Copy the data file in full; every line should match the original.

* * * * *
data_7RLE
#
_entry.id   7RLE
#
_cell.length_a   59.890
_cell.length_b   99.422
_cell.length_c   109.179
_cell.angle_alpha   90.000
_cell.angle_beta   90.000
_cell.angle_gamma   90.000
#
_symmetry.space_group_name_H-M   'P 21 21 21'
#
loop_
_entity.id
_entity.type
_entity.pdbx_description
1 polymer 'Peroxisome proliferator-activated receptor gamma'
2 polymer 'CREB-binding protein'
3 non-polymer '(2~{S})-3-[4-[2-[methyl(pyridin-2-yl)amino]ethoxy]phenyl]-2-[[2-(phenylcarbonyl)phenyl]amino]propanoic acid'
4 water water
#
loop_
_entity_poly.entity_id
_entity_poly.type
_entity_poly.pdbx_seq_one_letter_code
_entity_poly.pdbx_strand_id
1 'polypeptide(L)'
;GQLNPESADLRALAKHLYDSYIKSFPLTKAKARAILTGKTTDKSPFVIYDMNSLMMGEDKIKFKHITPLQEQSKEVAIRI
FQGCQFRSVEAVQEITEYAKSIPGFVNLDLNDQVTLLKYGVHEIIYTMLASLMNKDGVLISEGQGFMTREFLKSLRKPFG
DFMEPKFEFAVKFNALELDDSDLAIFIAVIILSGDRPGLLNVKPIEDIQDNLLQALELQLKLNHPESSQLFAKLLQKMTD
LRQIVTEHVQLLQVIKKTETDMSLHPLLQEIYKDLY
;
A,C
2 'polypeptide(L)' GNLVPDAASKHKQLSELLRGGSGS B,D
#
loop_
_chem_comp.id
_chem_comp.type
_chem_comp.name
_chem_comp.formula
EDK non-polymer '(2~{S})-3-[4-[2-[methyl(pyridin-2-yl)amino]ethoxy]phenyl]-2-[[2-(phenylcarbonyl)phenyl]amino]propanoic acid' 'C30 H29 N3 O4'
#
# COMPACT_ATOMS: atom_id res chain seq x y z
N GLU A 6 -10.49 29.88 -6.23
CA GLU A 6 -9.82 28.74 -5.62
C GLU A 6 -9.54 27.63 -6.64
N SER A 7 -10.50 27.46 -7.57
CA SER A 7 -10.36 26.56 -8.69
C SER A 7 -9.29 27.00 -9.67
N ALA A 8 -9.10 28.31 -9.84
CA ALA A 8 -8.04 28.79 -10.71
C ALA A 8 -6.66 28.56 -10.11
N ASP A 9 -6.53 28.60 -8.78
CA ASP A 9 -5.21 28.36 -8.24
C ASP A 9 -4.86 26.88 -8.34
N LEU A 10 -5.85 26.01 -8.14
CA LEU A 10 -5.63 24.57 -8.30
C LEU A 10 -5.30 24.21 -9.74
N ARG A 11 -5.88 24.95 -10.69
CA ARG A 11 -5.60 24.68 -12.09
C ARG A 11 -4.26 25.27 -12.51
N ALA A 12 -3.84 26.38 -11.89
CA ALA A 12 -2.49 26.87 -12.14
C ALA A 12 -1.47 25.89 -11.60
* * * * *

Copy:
data_7RLE
#
_entry.id   7RLE
#
_cell.length_a   59.890
_cell.length_b   99.422
_cell.length_c   109.179
_cell.angle_alpha   90.000
_cell.angle_beta   90.000
_cell.angle_gamma   90.000
#
_symmetry.space_group_name_H-M   'P 21 21 21'
#
loop_
_entity.id
_entity.type
_entity.pdbx_description
1 polymer 'Peroxisome proliferator-activated receptor gamma'
2 polymer 'CREB-binding protein'
3 non-polymer '(2~{S})-3-[4-[2-[methyl(pyridin-2-yl)amino]ethoxy]phenyl]-2-[[2-(phenylcarbonyl)phenyl]amino]propanoic acid'
4 water water
#
loop_
_entity_poly.entity_id
_entity_poly.type
_entity_poly.pdbx_seq_one_letter_code
_entity_poly.pdbx_strand_id
1 'polypeptide(L)'
;GQLNPESADLRALAKHLYDSYIKSFPLTKAKARAILTGKTTDKSPFVIYDMNSLMMGEDKIKFKHITPLQEQSKEVAIRI
FQGCQFRSVEAVQEITEYAKSIPGFVNLDLNDQVTLLKYGVHEIIYTMLASLMNKDGVLISEGQGFMTREFLKSLRKPFG
DFMEPKFEFAVKFNALELDDSDLAIFIAVIILSGDRPGLLNVKPIEDIQDNLLQALELQLKLNHPESSQLFAKLLQKMTD
LRQIVTEHVQLLQVIKKTETDMSLHPLLQEIYKDLY
;
A,C
2 'polypeptide(L)' GNLVPDAASKHKQLSELLRGGSGS B,D
#
loop_
_chem_comp.id
_chem_comp.type
_chem_comp.name
_chem_comp.formula
EDK non-polymer '(2~{S})-3-[4-[2-[methyl(pyridin-2-yl)amino]ethoxy]phenyl]-2-[[2-(phenylcarbonyl)phenyl]amino]propanoic acid' 'C30 H29 N3 O4'
#
# COMPACT_ATOMS: atom_id res chain seq x y z
N GLU A 6 -10.49 29.88 -6.23
CA GLU A 6 -9.82 28.74 -5.62
C GLU A 6 -9.54 27.63 -6.64
N SER A 7 -10.50 27.46 -7.57
CA SER A 7 -10.36 26.56 -8.69
C SER A 7 -9.29 27.00 -9.67
N ALA A 8 -9.10 28.31 -9.84
CA ALA A 8 -8.04 28.79 -10.71
C ALA A 8 -6.66 28.56 -10.11
N ASP A 9 -6.53 28.60 -8.78
CA ASP A 9 -5.21 28.36 -8.24
C ASP A 9 -4.86 26.88 -8.34
N LEU A 10 -5.85 26.01 -8.14
CA LEU A 10 -5.63 24.57 -8.30
C LEU A 10 -5.30 24.21 -9.74
N ARG A 11 -5.88 24.95 -10.69
CA ARG A 11 -5.60 24.68 -12.09
C ARG A 11 -4.26 25.27 -12.51
N ALA A 12 -3.84 26.38 -11.89
CA ALA A 12 -2.49 26.87 -12.14
C ALA A 12 -1.47 25.89 -11.60